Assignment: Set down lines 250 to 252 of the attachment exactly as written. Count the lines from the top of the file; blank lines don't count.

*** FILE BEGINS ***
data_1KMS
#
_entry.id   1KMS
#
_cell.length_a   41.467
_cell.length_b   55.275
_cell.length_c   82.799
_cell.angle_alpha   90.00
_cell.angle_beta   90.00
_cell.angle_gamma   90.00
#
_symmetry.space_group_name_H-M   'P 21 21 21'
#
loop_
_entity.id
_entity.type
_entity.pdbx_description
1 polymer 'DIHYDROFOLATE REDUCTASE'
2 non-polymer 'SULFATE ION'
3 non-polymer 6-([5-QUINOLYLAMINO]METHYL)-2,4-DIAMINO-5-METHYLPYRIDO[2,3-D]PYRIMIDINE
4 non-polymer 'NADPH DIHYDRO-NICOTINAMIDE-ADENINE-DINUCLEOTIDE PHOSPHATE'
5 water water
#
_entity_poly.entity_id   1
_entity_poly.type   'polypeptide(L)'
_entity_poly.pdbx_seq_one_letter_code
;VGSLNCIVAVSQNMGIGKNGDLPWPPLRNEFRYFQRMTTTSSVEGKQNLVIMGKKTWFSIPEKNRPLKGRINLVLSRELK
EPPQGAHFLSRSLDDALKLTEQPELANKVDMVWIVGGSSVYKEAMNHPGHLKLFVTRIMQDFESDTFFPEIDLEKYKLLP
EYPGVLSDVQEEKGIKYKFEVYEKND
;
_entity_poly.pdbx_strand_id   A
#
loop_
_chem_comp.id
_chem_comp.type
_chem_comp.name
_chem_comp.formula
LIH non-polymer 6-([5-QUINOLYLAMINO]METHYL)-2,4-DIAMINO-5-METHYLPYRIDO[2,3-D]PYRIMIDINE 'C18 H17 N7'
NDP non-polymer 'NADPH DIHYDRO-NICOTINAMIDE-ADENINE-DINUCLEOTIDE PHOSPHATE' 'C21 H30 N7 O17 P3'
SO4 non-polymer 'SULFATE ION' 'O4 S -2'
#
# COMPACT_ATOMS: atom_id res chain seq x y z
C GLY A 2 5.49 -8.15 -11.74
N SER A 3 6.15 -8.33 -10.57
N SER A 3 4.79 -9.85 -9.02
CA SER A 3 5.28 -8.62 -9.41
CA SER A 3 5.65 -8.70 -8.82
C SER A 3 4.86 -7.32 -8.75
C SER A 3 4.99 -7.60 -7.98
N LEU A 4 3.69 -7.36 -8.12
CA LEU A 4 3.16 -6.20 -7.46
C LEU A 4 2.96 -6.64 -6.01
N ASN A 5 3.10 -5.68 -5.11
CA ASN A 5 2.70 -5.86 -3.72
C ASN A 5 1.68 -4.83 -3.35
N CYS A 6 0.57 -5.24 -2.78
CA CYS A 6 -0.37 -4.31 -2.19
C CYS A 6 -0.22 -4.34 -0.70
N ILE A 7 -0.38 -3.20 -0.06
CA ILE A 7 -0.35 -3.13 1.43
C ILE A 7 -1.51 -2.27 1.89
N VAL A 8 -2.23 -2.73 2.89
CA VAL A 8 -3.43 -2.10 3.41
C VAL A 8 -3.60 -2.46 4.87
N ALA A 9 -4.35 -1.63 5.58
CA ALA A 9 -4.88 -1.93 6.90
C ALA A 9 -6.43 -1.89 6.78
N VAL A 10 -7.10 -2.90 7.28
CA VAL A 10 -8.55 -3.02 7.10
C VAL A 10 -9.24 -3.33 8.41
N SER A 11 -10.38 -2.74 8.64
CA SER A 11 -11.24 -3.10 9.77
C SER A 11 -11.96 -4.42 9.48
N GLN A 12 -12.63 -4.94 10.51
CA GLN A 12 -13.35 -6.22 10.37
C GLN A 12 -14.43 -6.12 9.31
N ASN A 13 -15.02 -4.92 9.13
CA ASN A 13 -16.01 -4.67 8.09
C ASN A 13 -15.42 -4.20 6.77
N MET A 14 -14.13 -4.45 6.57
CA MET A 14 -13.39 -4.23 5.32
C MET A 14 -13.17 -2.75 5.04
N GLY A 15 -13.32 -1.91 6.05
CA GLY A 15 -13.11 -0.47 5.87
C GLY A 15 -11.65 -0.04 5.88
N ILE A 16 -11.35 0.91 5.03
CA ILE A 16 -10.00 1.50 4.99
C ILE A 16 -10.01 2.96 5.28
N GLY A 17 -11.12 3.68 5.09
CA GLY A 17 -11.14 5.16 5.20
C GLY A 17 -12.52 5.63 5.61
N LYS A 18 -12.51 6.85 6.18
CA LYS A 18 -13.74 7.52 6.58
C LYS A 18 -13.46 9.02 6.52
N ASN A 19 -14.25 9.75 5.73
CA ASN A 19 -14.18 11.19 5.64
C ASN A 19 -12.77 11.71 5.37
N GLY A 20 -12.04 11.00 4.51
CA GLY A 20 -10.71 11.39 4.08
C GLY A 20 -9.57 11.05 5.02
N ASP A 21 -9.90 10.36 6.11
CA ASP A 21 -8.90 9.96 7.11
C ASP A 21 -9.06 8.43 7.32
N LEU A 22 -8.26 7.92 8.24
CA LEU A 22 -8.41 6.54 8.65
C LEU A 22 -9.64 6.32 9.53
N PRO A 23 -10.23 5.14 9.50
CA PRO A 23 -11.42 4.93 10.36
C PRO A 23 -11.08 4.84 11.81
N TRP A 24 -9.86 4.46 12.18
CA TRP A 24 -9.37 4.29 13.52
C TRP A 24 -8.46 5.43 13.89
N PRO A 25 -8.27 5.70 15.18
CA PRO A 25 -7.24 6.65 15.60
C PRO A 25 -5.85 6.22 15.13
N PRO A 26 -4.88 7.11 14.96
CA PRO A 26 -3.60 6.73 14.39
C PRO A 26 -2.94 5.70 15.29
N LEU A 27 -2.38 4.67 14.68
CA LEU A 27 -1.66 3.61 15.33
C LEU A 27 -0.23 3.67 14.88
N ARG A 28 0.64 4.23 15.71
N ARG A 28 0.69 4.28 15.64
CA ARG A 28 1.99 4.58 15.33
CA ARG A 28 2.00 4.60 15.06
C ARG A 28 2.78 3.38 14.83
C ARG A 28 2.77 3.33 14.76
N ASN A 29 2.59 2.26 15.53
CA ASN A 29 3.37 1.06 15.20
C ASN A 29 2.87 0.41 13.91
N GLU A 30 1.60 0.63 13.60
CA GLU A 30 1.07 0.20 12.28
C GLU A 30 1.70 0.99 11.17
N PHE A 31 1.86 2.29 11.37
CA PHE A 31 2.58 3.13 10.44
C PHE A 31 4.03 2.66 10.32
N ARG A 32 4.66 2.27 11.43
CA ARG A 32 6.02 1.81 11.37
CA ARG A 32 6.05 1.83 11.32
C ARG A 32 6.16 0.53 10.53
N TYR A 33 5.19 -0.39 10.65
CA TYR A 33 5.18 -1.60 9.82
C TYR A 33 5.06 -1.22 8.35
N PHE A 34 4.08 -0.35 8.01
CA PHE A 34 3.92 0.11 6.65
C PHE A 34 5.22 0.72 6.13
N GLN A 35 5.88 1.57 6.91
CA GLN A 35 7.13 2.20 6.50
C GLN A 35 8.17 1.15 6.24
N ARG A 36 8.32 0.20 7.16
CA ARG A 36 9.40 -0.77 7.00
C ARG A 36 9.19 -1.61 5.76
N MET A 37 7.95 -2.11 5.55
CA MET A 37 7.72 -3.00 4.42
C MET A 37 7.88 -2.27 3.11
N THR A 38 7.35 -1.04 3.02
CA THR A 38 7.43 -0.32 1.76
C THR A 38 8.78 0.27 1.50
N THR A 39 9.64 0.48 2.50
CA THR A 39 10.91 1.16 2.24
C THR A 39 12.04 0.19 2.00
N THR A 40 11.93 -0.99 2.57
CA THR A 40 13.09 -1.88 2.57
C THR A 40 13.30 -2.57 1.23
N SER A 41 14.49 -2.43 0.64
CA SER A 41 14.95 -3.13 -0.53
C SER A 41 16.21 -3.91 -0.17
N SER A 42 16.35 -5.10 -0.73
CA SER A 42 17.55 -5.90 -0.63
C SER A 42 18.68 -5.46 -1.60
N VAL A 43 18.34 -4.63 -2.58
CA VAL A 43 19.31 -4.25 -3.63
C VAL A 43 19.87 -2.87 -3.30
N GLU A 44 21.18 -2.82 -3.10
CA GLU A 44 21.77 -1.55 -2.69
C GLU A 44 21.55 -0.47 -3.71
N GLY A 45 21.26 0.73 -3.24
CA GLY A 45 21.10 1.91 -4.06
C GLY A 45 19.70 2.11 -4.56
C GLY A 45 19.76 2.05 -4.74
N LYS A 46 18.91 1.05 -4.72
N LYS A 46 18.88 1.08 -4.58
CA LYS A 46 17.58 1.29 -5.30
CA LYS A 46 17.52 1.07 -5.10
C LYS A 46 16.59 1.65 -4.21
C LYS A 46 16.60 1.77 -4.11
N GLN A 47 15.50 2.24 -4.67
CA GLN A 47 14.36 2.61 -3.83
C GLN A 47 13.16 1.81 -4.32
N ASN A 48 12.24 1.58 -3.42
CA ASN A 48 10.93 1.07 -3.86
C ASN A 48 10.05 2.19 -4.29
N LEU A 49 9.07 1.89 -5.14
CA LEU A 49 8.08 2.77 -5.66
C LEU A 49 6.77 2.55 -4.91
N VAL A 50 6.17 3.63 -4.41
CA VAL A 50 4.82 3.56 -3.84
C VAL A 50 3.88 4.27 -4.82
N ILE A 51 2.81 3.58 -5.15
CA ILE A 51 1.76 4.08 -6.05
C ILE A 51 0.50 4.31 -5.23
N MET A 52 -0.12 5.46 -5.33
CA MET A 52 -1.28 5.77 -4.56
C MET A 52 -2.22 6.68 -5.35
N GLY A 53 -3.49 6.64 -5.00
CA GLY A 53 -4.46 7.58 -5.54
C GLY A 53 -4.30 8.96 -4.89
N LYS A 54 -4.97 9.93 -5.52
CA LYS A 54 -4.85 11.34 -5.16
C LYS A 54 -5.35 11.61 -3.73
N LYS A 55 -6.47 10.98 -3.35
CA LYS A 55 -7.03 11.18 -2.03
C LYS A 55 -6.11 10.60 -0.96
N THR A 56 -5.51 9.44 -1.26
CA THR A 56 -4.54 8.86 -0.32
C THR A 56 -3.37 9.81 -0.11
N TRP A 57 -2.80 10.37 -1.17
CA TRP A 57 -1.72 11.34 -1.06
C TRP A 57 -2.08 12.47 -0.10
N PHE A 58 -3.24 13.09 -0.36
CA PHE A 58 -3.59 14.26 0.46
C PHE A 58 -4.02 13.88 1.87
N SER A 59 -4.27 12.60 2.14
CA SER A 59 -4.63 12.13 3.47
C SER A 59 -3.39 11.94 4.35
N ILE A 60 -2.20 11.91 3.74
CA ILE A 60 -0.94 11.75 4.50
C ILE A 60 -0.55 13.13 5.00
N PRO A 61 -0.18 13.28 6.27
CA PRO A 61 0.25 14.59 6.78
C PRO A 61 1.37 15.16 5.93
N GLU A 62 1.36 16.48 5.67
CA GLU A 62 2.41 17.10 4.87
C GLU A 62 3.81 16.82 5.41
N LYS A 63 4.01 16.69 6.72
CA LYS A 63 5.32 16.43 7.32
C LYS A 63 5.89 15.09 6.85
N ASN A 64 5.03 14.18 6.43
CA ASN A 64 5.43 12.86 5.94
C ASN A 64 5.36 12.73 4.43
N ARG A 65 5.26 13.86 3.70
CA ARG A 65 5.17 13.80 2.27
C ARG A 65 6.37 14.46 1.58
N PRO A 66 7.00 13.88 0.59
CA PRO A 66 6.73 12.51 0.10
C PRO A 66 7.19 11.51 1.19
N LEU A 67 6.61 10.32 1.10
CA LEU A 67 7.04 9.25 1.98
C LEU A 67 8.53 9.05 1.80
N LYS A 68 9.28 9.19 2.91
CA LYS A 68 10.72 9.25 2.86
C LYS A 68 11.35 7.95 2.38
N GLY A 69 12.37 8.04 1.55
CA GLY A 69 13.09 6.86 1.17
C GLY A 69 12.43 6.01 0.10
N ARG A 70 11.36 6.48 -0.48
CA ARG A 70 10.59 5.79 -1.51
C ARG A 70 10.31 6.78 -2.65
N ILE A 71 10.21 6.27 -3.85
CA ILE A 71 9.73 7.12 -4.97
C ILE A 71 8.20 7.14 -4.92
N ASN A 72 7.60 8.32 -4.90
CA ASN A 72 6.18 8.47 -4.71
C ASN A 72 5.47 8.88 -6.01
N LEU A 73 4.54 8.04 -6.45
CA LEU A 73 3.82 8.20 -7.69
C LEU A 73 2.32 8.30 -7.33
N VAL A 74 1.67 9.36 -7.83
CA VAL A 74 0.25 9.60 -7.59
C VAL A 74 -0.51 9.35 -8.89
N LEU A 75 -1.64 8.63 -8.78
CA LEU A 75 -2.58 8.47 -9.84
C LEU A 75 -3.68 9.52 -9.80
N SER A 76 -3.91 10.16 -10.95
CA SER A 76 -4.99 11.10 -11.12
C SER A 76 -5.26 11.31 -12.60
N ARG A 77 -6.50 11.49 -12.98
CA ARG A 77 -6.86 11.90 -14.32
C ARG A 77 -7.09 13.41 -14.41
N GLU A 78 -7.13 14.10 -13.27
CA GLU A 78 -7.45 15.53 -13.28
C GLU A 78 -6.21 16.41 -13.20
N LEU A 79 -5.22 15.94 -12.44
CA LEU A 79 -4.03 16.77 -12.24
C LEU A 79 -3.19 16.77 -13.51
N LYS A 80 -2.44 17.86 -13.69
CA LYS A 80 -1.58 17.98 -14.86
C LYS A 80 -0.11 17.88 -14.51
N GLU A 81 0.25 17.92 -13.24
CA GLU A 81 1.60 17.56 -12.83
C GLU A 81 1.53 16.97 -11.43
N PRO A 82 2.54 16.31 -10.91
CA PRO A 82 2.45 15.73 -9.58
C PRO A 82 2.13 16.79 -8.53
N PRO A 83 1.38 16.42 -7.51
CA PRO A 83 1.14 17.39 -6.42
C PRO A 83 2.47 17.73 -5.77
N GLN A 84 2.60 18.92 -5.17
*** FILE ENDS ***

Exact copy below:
N LYS A 68 9.28 9.19 2.91
CA LYS A 68 10.72 9.25 2.86
C LYS A 68 11.35 7.95 2.38